Artificial sweeteners are still present in many foods and beverage brands. However, the European Food Safety Authority, the World Health Organization, and other health agencies are re-evaluating their status.
If you want to know more about how to reduce sweeteners, check out the article we wrote earlier this year: https://linknutrition.com/blogs/news/artificial-sweeteners-are-most-likely-harmful-to-health.
2022 saw a rise in Google searches for "gut health" and "gut-brain axis". Understanding that the microbes in our gut are much more than a healthy digestive process. They can influence our whole well-being, from mood health to hormonal balance and even our immunity.
This gut-brain axis is still a hot topic for research science too. This year's studies have shown how gut flora has the potential to help us cope with stress (9) and even how we socialise (10).
Nitrites in cured meats
Research from health advisory institutions like the WHO and leading universities in the UK and Europe has shown that nitrites in meat are carcinogenic (11). This research means they are linked not only to bowel cancer, but also to other cancers such as stomach, breast and prostate. However, 90% of UK bacon and many deli types of meat still use this as a preservative. France has moved forward with its legislation to phase out its use, and calls have been made to the UK government to do the same (12).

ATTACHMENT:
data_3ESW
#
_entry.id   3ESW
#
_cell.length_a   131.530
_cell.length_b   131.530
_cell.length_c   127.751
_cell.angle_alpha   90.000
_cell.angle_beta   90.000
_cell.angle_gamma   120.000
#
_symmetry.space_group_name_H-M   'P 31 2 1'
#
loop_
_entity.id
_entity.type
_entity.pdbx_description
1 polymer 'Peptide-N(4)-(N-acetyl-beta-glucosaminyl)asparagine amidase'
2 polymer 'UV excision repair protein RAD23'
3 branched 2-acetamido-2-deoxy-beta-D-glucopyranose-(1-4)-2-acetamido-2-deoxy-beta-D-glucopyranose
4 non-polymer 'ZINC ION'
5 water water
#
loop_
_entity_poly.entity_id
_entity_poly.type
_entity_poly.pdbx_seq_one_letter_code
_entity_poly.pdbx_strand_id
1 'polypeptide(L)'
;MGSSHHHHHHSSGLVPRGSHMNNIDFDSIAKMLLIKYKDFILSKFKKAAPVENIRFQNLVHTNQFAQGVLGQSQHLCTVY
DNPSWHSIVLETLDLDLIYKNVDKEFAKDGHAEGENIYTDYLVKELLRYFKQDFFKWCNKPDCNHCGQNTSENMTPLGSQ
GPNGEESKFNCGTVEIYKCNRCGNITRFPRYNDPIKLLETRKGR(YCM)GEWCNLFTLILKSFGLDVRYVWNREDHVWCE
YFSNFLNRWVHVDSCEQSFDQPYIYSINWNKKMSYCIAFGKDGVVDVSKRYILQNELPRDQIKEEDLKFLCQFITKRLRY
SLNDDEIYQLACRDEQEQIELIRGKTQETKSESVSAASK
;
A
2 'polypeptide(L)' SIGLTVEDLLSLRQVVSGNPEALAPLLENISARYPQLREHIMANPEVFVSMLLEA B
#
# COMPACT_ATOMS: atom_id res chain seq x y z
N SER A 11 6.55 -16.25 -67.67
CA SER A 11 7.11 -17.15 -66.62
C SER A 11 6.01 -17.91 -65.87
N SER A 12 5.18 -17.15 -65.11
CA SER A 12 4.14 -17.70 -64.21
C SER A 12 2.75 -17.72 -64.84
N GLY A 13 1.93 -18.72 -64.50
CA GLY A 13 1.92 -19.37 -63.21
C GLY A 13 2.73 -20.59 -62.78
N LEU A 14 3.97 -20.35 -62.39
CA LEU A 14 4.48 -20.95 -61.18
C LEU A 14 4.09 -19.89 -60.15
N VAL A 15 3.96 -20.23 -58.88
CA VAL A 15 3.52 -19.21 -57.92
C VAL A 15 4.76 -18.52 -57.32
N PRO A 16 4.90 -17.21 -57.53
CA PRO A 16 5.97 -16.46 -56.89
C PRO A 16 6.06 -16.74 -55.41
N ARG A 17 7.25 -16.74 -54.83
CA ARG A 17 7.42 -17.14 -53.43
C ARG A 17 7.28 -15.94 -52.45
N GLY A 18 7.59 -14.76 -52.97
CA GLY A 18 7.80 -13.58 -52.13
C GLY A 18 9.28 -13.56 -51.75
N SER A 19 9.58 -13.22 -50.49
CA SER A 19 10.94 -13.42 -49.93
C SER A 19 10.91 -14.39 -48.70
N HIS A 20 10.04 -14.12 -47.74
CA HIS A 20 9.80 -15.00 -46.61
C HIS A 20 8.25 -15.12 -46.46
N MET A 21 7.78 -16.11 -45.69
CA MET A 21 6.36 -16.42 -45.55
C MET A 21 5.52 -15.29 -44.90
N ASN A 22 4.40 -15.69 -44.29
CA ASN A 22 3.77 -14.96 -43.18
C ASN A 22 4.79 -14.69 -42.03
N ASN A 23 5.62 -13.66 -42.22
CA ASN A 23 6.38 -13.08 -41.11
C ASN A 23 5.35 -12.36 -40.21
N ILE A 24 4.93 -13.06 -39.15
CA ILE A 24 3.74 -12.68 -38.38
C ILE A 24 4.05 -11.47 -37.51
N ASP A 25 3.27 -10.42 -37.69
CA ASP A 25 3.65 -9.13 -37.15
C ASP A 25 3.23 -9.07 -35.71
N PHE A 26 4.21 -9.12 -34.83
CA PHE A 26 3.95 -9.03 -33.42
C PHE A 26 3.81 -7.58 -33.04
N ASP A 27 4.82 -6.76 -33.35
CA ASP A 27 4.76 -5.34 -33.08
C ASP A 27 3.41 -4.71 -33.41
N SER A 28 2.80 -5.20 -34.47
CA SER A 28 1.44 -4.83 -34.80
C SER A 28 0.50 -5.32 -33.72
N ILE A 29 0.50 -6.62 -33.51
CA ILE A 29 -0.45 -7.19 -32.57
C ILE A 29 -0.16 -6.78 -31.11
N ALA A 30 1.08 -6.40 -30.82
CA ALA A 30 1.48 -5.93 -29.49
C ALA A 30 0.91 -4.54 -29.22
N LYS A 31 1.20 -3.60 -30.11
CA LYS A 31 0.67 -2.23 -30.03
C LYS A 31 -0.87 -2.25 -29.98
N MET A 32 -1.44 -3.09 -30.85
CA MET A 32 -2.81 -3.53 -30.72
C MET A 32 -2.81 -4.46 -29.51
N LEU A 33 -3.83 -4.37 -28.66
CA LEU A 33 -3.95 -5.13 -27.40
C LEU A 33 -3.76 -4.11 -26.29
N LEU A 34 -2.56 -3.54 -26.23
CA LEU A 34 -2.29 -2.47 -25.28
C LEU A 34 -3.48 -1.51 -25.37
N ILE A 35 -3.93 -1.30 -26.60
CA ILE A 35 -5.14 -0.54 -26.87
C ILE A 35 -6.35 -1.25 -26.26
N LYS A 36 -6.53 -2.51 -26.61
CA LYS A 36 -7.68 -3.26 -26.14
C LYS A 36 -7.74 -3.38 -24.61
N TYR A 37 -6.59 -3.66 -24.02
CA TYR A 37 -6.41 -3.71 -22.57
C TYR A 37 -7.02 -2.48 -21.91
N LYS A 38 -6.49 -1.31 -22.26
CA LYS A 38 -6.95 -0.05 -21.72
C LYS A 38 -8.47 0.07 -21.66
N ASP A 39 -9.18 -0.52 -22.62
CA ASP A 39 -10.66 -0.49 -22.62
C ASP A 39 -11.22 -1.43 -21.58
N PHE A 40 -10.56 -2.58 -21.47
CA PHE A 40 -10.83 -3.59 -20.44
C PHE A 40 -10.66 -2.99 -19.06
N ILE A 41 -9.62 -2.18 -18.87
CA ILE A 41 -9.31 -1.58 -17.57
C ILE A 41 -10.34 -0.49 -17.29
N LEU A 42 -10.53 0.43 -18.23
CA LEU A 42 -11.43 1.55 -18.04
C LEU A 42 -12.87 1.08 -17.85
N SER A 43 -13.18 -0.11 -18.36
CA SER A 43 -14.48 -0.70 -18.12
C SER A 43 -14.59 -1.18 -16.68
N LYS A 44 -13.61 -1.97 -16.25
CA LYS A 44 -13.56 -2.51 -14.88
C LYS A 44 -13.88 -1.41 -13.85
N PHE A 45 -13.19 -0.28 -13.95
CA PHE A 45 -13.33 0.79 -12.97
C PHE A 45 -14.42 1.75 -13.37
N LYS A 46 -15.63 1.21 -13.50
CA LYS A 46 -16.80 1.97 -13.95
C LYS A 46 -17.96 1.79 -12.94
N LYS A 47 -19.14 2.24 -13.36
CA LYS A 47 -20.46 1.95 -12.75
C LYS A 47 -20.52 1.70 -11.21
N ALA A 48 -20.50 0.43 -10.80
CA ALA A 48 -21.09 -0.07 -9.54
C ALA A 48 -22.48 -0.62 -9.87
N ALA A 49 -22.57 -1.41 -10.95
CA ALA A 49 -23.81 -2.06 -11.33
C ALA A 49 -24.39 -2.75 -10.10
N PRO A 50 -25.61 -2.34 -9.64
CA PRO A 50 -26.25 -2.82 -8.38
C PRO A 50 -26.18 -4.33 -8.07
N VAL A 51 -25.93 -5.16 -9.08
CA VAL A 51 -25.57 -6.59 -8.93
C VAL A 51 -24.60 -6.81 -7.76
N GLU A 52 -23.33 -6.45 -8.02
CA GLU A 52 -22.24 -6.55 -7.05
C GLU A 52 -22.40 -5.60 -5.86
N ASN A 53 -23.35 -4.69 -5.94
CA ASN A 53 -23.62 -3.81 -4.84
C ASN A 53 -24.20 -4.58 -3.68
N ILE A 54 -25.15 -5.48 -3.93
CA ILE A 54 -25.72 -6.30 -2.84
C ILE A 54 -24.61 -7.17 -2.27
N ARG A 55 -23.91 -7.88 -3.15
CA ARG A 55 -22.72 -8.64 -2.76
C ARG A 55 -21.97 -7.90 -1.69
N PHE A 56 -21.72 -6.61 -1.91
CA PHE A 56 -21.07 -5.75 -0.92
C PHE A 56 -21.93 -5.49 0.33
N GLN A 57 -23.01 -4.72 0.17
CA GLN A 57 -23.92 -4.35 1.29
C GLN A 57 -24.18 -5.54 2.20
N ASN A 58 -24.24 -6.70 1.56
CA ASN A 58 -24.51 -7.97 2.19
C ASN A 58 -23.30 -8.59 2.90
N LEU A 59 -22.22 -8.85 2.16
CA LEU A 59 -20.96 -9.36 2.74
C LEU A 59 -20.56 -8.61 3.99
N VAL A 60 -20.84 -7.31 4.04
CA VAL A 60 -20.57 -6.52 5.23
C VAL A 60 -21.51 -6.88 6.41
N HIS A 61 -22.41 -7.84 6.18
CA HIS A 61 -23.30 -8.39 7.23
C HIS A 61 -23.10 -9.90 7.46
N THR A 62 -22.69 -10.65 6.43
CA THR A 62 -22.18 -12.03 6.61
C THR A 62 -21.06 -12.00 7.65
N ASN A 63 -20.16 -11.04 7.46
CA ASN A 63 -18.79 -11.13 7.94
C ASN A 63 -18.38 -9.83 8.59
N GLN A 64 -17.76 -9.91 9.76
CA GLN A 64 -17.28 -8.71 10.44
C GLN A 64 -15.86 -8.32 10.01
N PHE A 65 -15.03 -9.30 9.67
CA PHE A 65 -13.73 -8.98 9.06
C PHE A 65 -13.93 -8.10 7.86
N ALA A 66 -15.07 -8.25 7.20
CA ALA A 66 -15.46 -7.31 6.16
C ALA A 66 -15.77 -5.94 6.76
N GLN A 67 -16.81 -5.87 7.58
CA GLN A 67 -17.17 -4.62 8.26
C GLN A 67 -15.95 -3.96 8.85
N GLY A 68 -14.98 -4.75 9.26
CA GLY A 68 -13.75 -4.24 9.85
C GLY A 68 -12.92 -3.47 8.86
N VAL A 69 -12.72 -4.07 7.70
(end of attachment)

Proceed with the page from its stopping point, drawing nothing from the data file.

In the meantime, you can take action by seeking out 'nitrate-free' versions in your shopping trolley.
Nitrates from beetroot
Conversely, a related compound, but naturally occurring nitrate, found notably in beetroot, is anti-inflammatory and vasodilator and can therefore protect against cardiovascular disease. The British Heart Foundation (BHF) presented their research at the British Cardiovascular Society conference in Manchester suggesting, "that a daily glass of beetroot juice could be one way to get inorganic nitrate into our diet to help to interrupt harmful inflammation" (13).
A healthy diet is not a restricted one or one with many foods eliminated. It is a diet full of quality natural whole foods, including plenty of plant-based items. However, ultra-processed food does not only find its way into our diet by the clear routes of fast-food chains, ready meals or unhealthy snacks. We can also find them in the vegan section and free-from aisles. A large-scale study released this year, consisting of over 70,000 participants, showed a corresponding link between an ultra-processed diet and the increased risk of dementia (14). Further evidence linked it to depression, cardiovascular disease, and all-cause mortality.
Of course, in our modern lives, it can be hard to cook from scratch a full meal using fresh produce all the time. And convenience foods are not all bad, with many can be used positively as part of a healthy diet e.g. frozen veg or tinned beans/lentils. However, it is important to be wary of ultra-processed food packed with high levels of additives, lab-style production or unnaturally long shelf life.